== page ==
Inspirational Thought

I gave a speech at my Toastmasters club in late 2009 about what it means to have courage.  Lucky for me, it was recorded, albeit without the introduction and the first minute of it.  It’s below for your viewing. 

In case you want the highlights, these were my suggestions:

  • Avoid defining courage.  It can only be exemplified by your actions.  Any definition becomes too specific and uninspiring.
  • Don’t beat yourself up for any lack of courage in the past.  Take steps now that are meaningful and address what’s important to you.
  • Give your opinion to everyone, including your friends, family, members of groups you visit, and congressman.  The only way to incite conversation and practice democracy is to have an opinion and be unafraid to express it.

What Do You Think?

Feel free to comment below about this post.

Monday, May 24, 2010

Book Recommendations: Self Discovery

Book Recommendations

This post is the debut of a new series for the site, prompted by my review of Tony Hsieh’s book, Delivering Happiness (Amazon link), which I’ll publish during the week of June 7.

I won’t be reviewing the books listed here.  Instead, this is a set of books I recommend, with an explanation of why I do.   Each month I’ll recommend a new set of books and offer a book giveaway.  This month’s book giveaway rules are listed in an earlier post, Delivering Happiness – Book Giveaway. Each of these postings will cover a different topic. 

This week I’m listing Self Discovery books.  These are books that help you realize your strengths, potential, and how to take advantage of them in your personal and professional life.  The title of each book is linked to in case you want to purchase it. 

Enjoy and feel free to recommend books of your own in the comments section.

  • 2010.05.23_StrengthsFinder2.0 StrengthsFinder 2.0: A New and Upgraded Edition of the Online Test from Gallup's Now, Discover Your Strengths
    This book is listed first since I like the idea the author promotes: focusing on your strengths, instead of figuring out how to eliminate your weaknesses.  This is a short book, given that the first third of it introduces the tests for discovering your strengths, with a link and key for taking the online test for that purpose. The rest of the book is the explanation of each of the strengths, in what setting they’re most useful, each strength’s pitfalls, and what people with similar strengths say about themselves.  You can knock out the book, its test, and related strength characteristic readings in an evening.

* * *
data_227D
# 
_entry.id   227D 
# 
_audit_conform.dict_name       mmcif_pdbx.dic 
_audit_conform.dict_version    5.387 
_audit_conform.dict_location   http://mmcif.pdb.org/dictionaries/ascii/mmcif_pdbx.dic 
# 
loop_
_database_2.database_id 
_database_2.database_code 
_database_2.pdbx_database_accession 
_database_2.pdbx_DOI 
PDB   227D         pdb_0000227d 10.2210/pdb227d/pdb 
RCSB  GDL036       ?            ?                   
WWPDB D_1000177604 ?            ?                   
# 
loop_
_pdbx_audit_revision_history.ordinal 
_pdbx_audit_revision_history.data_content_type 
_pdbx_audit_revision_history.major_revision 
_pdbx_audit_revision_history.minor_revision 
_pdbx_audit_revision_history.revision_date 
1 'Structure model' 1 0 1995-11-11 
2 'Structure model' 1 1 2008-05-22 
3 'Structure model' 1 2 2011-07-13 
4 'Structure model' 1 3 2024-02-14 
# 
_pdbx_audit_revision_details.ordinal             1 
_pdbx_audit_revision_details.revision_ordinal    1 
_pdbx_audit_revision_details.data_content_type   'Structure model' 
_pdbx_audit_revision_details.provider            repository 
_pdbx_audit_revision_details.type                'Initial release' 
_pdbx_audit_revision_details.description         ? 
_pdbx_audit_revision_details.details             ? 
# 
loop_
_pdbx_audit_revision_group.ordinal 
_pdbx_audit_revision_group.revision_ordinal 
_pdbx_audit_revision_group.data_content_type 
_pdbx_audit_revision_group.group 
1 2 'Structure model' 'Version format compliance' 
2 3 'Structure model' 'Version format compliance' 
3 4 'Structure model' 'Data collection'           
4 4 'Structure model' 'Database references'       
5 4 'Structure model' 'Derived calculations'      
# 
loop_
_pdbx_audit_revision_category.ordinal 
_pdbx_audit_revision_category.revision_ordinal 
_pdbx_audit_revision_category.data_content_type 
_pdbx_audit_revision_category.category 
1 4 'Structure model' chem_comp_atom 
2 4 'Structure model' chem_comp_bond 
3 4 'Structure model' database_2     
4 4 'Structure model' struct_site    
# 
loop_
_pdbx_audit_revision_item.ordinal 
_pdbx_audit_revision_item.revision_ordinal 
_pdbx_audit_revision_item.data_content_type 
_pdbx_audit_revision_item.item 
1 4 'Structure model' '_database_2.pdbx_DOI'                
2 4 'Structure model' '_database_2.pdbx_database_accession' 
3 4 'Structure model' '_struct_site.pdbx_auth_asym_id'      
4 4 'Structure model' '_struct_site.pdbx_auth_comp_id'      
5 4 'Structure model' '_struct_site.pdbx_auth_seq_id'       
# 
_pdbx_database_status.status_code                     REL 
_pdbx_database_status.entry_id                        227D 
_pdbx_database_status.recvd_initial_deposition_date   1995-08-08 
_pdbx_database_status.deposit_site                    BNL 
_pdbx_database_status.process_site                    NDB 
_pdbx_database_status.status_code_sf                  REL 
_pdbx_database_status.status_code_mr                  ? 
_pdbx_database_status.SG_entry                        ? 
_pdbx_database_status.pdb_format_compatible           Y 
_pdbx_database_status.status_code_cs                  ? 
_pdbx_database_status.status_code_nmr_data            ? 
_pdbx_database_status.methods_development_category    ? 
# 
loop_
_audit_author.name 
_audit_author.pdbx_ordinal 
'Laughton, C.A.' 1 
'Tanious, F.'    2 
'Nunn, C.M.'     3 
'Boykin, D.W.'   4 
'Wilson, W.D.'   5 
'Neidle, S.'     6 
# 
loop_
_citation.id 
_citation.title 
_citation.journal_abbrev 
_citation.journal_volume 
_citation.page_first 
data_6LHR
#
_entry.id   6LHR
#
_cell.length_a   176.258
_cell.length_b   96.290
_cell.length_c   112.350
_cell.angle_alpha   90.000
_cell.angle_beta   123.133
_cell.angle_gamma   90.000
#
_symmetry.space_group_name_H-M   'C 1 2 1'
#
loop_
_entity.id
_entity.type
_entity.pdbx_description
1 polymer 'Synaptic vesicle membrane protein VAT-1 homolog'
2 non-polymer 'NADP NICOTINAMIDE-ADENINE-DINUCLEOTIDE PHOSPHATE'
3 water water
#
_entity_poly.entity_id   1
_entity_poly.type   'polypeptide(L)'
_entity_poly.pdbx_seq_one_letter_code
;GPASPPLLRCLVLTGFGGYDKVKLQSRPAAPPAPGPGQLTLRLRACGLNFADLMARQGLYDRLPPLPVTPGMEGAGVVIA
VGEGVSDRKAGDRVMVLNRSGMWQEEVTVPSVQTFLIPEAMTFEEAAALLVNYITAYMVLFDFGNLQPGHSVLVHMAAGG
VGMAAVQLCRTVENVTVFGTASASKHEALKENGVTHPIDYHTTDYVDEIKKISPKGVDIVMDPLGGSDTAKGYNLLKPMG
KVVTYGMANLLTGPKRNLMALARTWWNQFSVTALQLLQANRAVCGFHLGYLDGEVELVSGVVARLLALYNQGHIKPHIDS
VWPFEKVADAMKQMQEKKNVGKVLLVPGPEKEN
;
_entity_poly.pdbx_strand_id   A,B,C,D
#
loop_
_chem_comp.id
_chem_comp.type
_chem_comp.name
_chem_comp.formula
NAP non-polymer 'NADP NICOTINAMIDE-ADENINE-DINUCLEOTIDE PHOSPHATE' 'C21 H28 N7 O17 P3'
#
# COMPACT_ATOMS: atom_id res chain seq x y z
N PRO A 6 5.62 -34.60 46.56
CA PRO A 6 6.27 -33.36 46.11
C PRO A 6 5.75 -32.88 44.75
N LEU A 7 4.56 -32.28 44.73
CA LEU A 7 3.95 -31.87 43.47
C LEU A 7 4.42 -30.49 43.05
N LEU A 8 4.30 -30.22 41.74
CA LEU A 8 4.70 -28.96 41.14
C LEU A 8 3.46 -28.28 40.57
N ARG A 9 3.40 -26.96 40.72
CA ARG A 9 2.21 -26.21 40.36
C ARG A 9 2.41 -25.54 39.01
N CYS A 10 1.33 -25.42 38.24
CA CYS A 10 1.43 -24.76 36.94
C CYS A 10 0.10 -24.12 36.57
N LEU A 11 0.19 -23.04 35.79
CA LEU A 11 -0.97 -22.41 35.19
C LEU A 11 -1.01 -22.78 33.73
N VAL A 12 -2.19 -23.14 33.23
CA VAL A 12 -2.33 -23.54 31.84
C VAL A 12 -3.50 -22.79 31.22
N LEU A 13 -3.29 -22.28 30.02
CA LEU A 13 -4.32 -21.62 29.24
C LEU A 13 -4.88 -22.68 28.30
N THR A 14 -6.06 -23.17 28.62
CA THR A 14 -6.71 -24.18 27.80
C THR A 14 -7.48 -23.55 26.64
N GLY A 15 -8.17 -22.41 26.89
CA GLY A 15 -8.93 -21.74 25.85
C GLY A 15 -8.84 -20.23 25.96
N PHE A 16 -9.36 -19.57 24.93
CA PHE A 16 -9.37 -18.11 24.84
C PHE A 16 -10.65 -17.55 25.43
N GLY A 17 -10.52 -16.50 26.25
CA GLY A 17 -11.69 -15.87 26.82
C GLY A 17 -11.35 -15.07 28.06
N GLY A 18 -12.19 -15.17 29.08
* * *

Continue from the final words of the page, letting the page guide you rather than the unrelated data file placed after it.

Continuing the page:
• 2010.05.23_DoWhatYouAre Do What You Are: Discover the Perfect Career for You Through the Secrets of Personality Type
    This book walks you through discovering your Myers-Briggs personality type.  In case you’re not familiar with the test, the test results are usually expressed in four-letter acronyms that elicit whether you’re an introvert vs. extrovert, sensing vs. intuitive, thinking vs. feeling, and judging vs. perceptive. The book doesn’t administer the test.  Instead it provides you with description of each dichotomy and let’s you decide which type describes you best.  I liked this approach, especially having read the StrengthsFinder book.  The reason for this is that you can validate your type based on what you learned in the first book.  However, if you prefer to take the test and take out the guess work, try this book: Please Understand Me II: Temperament, Character, Intelligence
  • 2010.05.23_WhatColorIsYourParachute What Color Is Your Parachute? 2009: A Practical Manual for Job-Hunters and Career-Changers
    The first two books will likely help you understand your personality type.  You can possibly even determine what career fields to pursue and how to interact with friends, family and coworkers, but they don’t necessarily tell you what life and career goals or priorities you may have.  This classic books walks you through a number of exercises aimed at discovering your priorities. I found this book especially helpful in a career transition as I made the choice to move from employee to an employer role.  It made me realize how each of my previous positions helped me come closer to my eventual switch to an entrepreneur.

What Do You Think?

Do you have any books you would recommend?  Feel free to share their names below.


Photo Credits: Book Covers

Wednesday, May 19, 2010

Google IO News

Technology News

2010.05.19_GoogleIO I missed an opportunity this year to attend Google IO, the annual developer conference held in San Francisco that’s all things Google. 

Nevertheless, I caught the Day One Keynote address this morning.  It was enjoyable and certainly pointed to many new things to come.  I’d love to go over all of them, but the content seems to be covered by many bloggers, including the Official Google Blog.  Instead, I’m sharing with you a few sites that are covering this event very well: